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Malta Holds Snap Elections Amid Corruption Allegations


Prime Minister Joseph Muscat's Labor Party is expected to win, but many voters are still undecided.

Malta is voting in snap general elections called against a backdrop of corruption allegations that have tarnished Prime Minister Joseph Muscat's government.

Malta, which currently holds the rotating EU presidency, has also warned that it has become the target of cyberattacks that experts say come from Russia.

Opinion polls indicate that 43-year-old Muscat's Labor Party (PL) will retain power with a reduced majority.

Up to 30 percent of the roughly 340,000 registered voters remain undecided, giving hope to Simon Busuttil's opposition Nationalist Party (PN) of a last-minute swing in voters' opinion in his direction.

Muscat called the election a year early after his wife, Michelle, was accused of being the beneficial owner of a secret Panamanian shell company used to bank unexplained payments from Azerbaijan's ruling family.

The prime minister's chief of staff, Keith Schembri, has admitted having his own, previously undeclared Panama-registered company.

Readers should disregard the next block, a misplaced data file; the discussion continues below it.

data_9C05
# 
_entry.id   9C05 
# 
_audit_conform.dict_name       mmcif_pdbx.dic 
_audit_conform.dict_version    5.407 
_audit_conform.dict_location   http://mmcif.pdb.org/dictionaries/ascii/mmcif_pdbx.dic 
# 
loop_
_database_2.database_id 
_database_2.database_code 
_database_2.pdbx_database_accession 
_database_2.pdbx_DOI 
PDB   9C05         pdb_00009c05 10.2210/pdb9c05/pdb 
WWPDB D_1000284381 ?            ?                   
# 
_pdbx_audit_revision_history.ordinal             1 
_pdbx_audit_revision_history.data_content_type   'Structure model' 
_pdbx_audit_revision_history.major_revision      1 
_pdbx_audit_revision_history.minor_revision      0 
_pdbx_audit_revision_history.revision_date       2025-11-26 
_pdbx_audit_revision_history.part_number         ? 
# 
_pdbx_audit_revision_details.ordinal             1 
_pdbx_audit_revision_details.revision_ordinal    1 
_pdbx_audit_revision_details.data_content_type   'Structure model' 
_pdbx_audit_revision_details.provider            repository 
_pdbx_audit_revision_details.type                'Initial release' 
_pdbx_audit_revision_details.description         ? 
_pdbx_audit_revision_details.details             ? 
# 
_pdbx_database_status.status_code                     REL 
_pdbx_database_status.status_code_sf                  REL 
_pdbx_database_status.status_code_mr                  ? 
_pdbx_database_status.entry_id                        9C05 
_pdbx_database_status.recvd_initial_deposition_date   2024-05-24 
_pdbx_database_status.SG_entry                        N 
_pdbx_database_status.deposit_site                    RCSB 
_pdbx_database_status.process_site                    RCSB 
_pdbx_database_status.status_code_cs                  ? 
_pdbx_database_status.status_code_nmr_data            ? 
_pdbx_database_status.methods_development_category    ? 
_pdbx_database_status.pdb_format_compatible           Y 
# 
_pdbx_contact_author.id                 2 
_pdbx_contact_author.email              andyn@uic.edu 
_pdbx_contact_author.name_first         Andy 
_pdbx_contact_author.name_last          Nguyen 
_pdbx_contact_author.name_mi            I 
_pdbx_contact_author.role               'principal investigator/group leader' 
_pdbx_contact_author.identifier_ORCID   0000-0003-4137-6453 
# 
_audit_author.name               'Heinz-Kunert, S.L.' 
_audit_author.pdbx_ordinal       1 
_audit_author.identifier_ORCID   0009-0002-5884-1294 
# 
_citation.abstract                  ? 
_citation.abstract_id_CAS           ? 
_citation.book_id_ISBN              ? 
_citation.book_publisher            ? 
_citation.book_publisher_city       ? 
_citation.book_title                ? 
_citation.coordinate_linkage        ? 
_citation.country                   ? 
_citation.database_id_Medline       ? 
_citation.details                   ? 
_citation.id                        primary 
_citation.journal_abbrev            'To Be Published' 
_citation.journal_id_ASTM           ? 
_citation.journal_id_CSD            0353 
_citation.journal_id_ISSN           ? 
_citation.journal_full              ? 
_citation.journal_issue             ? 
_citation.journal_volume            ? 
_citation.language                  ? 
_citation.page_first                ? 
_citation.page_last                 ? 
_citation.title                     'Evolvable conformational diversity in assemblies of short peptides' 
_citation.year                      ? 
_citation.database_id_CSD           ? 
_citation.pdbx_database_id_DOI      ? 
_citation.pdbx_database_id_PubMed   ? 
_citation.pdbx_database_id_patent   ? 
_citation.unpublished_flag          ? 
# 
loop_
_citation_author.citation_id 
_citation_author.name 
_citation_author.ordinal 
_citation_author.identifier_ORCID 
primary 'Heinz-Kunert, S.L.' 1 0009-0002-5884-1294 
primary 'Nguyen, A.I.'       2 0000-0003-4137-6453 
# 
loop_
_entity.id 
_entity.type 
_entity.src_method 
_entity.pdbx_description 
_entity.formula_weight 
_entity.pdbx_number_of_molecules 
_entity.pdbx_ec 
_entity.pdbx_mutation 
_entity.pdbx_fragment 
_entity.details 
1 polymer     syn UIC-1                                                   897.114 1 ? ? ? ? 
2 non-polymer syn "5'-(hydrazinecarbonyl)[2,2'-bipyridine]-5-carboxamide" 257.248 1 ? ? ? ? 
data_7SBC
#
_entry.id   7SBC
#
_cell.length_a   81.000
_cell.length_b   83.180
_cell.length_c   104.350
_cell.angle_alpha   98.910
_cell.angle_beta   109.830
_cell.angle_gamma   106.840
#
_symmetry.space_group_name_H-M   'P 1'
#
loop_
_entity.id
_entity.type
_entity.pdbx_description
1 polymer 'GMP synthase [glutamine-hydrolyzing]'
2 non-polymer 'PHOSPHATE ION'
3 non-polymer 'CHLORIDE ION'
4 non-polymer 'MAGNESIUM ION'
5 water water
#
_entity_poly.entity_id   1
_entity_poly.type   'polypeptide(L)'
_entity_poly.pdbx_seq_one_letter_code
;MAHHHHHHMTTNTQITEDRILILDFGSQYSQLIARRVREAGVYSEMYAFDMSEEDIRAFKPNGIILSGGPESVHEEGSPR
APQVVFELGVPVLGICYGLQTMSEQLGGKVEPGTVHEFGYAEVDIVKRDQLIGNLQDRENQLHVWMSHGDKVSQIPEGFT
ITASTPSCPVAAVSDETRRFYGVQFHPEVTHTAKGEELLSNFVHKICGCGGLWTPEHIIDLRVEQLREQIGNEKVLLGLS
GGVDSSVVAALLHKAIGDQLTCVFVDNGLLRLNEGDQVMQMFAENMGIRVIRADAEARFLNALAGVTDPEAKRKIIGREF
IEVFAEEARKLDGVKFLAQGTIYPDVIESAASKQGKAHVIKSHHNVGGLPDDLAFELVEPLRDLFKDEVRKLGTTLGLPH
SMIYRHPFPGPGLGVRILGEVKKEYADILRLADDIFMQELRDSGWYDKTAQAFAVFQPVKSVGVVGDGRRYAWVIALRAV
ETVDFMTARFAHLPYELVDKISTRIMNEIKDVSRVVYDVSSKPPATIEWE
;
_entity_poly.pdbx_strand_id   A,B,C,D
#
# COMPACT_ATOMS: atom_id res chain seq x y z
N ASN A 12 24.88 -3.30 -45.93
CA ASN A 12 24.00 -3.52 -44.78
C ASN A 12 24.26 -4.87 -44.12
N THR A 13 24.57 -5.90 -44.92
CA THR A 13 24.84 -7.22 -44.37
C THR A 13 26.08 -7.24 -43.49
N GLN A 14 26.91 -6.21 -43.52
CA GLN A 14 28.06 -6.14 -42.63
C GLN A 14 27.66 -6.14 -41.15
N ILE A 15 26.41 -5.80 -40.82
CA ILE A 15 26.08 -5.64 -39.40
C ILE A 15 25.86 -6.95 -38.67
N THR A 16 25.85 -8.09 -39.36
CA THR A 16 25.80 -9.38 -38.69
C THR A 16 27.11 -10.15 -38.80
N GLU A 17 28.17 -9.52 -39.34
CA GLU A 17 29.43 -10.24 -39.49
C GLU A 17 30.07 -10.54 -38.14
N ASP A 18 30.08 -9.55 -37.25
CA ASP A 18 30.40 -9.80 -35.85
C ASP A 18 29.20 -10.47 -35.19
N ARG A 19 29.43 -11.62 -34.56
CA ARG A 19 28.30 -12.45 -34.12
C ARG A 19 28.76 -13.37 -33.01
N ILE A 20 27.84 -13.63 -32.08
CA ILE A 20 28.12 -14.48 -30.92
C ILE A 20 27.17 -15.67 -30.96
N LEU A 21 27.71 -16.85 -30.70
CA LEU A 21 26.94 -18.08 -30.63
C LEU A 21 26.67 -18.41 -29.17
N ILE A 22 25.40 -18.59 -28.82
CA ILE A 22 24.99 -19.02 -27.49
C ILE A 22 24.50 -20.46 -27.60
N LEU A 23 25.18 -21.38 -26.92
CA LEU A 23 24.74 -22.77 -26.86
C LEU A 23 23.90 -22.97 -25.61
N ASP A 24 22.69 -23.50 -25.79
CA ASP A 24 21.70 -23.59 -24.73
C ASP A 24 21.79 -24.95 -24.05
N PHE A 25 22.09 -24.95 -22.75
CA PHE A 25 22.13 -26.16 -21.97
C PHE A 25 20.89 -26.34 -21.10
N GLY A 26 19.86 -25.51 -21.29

Media reports also alleged that Schembri accepted bribes from the sale of Maltese passports to wealthy Russians.

Last month, Muscat said that Malta's security services had been alerted to possible Russian interference in local affairs.

Relations between Russia and Malta have soured recently, mainly after Valleta's refusal to allow Russian warships heading to Syria to refuel in Malta.

Sources in the Maltese government said the country had become a target of increasing cyberattacks.

Security experts say the Fancy Bear -- a hacking collective that is often associated with the Kremlin -- is a prime suspect.

The election is taking place weeks after the country's tax policies also came under scrutiny in a journalistic probe depicting the small Mediterranean island state as a tax haven.

Polls close at 10 p.m. local time (2000 GMT/UTC). First results are expected on June 4.

Based on reporting by AFP, dpa, and The Guardian
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